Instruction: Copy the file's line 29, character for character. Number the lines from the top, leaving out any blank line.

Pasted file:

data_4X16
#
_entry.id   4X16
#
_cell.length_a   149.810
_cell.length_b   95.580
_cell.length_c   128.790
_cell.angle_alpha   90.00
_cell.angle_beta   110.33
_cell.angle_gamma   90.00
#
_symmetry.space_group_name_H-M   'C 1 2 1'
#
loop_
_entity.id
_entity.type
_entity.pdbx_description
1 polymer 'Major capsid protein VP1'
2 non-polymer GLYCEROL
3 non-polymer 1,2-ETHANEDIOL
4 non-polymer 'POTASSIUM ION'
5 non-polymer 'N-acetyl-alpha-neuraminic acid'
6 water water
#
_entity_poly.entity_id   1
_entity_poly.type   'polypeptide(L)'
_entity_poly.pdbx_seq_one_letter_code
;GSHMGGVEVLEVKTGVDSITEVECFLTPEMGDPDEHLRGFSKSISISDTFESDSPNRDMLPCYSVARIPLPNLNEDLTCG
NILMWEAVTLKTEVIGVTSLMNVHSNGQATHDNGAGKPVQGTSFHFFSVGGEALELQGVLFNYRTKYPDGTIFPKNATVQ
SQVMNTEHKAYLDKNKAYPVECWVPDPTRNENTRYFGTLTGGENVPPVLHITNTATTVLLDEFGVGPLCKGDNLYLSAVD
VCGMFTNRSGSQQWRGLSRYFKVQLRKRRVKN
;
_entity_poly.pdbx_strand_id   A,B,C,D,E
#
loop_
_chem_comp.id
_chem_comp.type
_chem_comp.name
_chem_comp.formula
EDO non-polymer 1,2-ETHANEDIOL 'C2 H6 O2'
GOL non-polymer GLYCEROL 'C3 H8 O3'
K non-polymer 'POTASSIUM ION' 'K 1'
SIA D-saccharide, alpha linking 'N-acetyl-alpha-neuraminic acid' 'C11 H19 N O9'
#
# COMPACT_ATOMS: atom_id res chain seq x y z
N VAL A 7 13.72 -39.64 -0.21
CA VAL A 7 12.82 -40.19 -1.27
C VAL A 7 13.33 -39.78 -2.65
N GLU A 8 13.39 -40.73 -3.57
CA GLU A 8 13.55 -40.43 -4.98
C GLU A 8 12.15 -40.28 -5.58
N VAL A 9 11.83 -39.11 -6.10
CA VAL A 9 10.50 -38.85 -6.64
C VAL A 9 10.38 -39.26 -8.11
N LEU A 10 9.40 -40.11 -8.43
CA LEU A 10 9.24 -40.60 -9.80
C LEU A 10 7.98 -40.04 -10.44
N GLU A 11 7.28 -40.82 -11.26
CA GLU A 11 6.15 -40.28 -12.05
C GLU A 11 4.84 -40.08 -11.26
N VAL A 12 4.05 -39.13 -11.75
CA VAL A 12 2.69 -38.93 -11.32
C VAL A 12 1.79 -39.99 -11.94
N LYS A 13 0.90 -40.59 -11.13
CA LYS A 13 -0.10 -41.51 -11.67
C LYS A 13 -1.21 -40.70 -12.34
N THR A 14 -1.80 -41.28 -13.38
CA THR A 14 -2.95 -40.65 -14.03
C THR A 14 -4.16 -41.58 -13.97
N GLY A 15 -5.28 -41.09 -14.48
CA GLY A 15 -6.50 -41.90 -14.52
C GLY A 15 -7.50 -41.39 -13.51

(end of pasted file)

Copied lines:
NILMWEAVTLKTEVIGVTSLMNVHSNGQATHDNGAGKPVQGTSFHFFSVGGEALELQGVLFNYRTKYPDGTIFPKNATVQ